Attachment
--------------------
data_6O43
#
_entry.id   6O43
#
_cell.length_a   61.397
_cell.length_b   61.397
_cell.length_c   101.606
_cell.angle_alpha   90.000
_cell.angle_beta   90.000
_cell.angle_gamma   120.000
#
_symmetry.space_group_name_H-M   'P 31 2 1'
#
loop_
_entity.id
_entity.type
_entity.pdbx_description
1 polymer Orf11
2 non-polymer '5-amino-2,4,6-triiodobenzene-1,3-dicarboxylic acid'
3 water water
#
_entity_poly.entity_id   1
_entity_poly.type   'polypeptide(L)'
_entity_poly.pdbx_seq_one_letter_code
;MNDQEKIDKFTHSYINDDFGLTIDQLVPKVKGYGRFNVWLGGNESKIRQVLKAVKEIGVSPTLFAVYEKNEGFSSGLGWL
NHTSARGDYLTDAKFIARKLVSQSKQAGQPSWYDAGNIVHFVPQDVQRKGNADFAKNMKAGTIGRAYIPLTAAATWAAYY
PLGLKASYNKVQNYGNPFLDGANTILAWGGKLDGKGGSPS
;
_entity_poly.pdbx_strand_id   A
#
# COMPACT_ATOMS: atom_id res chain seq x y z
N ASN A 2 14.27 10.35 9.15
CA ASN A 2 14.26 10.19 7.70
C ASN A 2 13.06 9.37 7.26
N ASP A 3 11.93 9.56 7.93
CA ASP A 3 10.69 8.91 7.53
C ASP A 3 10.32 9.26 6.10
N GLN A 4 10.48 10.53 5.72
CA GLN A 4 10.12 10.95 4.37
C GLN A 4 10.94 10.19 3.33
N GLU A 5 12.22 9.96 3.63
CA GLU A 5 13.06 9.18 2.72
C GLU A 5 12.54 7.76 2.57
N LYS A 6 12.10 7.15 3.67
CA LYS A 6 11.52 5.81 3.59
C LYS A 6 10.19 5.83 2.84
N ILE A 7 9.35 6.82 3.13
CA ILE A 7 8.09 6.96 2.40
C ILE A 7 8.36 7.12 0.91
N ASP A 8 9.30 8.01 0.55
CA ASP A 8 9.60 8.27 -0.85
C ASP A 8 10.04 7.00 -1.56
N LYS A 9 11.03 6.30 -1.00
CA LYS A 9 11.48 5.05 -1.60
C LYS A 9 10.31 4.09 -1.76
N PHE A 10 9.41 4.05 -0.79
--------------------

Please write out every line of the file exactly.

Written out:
data_6O43
#
_entry.id   6O43
#
_cell.length_a   61.397
_cell.length_b   61.397
_cell.length_c   101.606
_cell.angle_alpha   90.000
_cell.angle_beta   90.000
_cell.angle_gamma   120.000
#
_symmetry.space_group_name_H-M   'P 31 2 1'
#
loop_
_entity.id
_entity.type
_entity.pdbx_description
1 polymer Orf11
2 non-polymer '5-amino-2,4,6-triiodobenzene-1,3-dicarboxylic acid'
3 water water
#
_entity_poly.entity_id   1
_entity_poly.type   'polypeptide(L)'
_entity_poly.pdbx_seq_one_letter_code
;MNDQEKIDKFTHSYINDDFGLTIDQLVPKVKGYGRFNVWLGGNESKIRQVLKAVKEIGVSPTLFAVYEKNEGFSSGLGWL
NHTSARGDYLTDAKFIARKLVSQSKQAGQPSWYDAGNIVHFVPQDVQRKGNADFAKNMKAGTIGRAYIPLTAAATWAAYY
PLGLKASYNKVQNYGNPFLDGANTILAWGGKLDGKGGSPS
;
_entity_poly.pdbx_strand_id   A
#
# COMPACT_ATOMS: atom_id res chain seq x y z
N ASN A 2 14.27 10.35 9.15
CA ASN A 2 14.26 10.19 7.70
C ASN A 2 13.06 9.37 7.26
N ASP A 3 11.93 9.56 7.93
CA ASP A 3 10.69 8.91 7.53
C ASP A 3 10.32 9.26 6.10
N GLN A 4 10.48 10.53 5.72
CA GLN A 4 10.12 10.95 4.37
C GLN A 4 10.94 10.19 3.33
N GLU A 5 12.22 9.96 3.63
CA GLU A 5 13.06 9.18 2.72
C GLU A 5 12.54 7.76 2.57
N LYS A 6 12.10 7.15 3.67
CA LYS A 6 11.52 5.81 3.59
C LYS A 6 10.19 5.83 2.84
N ILE A 7 9.35 6.82 3.13
CA ILE A 7 8.09 6.96 2.40
C ILE A 7 8.36 7.12 0.91
N ASP A 8 9.30 8.01 0.55
CA ASP A 8 9.60 8.27 -0.85
C ASP A 8 10.04 7.00 -1.56
N LYS A 9 11.03 6.30 -1.00
CA LYS A 9 11.48 5.05 -1.60
C LYS A 9 10.31 4.09 -1.76
N PHE A 10 9.41 4.05 -0.79